When hunger strikes, it's time to gorge. But grocery stores are just depressing buildings laced with affordable snacks and vaulted condoms, and Chipotle is, well, Chipotle. So what's the move? In the future, you can probably just call up one of these robotic food runners.

The adorable little robot is reportedly a Yelp/Eat24 "delivery robot," according to TechCrunch's Ryan Lawler. Lawler spotted the robot "cruising around" San Francisco's Mission District Friday. The robot, which didn't appear to be running any food at the time, had photographers on its trail and was seemingly being controlled via remote by a woman following close behind. Reached by Complex Monday afternoon, a Yelp representative declined to comment.

Given the Marble tag on the back of the unit, the robot likely comes from the San Francisco-based outfit of the same name. But Marble is far from alone in the market of food-delivering robots, as revealed in a Washington Post report earlier this month:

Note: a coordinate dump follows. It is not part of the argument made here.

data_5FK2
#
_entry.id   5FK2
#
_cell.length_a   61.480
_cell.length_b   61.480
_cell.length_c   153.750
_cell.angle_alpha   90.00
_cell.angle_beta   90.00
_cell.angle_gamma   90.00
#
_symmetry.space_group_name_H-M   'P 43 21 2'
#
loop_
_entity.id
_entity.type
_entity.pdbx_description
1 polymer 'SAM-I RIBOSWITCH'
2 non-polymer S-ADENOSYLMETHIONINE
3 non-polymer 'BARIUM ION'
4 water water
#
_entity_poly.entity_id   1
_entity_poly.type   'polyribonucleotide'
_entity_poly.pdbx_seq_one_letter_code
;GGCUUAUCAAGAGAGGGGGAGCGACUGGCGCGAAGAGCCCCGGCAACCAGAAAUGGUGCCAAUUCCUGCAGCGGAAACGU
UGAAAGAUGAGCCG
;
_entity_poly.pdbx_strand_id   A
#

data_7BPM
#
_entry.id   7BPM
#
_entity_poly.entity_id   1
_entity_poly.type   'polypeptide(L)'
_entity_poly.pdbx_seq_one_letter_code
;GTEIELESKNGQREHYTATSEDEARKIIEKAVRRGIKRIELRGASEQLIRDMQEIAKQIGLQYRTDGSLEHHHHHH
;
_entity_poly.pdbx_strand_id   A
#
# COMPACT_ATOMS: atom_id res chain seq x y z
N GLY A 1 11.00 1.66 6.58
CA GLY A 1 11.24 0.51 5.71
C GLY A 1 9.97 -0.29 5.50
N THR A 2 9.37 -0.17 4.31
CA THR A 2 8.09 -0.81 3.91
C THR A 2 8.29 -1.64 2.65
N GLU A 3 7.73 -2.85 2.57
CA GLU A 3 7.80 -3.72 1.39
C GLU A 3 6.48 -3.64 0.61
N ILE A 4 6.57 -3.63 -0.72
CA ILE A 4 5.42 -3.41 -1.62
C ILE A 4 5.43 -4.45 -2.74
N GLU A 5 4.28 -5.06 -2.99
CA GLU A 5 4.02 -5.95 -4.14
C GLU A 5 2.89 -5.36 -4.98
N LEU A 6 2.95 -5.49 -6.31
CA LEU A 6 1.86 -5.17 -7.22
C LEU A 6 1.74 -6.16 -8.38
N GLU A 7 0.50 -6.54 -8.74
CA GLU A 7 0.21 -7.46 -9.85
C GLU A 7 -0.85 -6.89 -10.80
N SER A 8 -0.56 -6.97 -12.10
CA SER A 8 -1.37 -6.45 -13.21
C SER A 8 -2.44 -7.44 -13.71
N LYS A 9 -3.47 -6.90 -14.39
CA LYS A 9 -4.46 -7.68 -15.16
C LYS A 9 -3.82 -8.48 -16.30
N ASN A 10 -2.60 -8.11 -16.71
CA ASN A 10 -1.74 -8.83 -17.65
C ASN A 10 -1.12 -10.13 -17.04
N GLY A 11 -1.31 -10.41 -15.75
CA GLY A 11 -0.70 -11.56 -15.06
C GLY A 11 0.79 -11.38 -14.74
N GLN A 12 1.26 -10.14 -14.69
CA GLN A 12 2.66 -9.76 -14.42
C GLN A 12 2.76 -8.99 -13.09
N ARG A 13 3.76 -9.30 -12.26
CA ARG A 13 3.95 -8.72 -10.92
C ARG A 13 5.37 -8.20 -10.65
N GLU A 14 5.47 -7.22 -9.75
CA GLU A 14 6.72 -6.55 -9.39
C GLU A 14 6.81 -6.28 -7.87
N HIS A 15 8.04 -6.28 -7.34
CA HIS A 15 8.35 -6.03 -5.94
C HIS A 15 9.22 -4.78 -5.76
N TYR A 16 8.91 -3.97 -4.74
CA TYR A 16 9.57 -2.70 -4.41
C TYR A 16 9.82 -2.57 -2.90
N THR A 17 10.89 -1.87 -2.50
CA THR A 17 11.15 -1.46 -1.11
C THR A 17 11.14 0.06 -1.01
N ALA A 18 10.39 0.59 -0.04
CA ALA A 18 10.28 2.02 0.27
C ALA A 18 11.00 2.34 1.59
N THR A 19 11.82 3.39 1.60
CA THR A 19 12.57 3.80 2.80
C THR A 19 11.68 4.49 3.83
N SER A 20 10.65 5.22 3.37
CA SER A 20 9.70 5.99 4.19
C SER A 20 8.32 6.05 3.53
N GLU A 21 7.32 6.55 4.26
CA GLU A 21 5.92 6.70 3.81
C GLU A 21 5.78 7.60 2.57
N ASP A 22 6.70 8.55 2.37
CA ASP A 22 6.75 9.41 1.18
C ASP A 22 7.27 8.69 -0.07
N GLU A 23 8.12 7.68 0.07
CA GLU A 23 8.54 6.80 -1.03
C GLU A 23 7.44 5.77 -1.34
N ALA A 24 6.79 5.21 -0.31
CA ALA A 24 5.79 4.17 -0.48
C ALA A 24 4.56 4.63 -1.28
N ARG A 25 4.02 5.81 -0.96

Estonia-based robotics company Starship Technologies have also been testing "robot couriers" over the past few weeks. Starship's goal, according to head of operations Nick Handrick, was to come up with a device that human beings were "actually comfortable" using. "So part of the design decision is to make it something that people find endearing," Handrick told the Post.

Though the Starship device doesn't have a name yet, the company is currently looking for "something with a little personality." The nameless Starship robot tops out at a blistering four miles per hour and is equipped with nine guiding cameras. By the end of 2017, Handrick hopes their robots will be capable of traveling without the assistance of human guides. Starship also hopes to get delivery fees down to as low as a buck per order.

With sex robots also making great strides toward realistic applications, the next few years should be quite the adventure.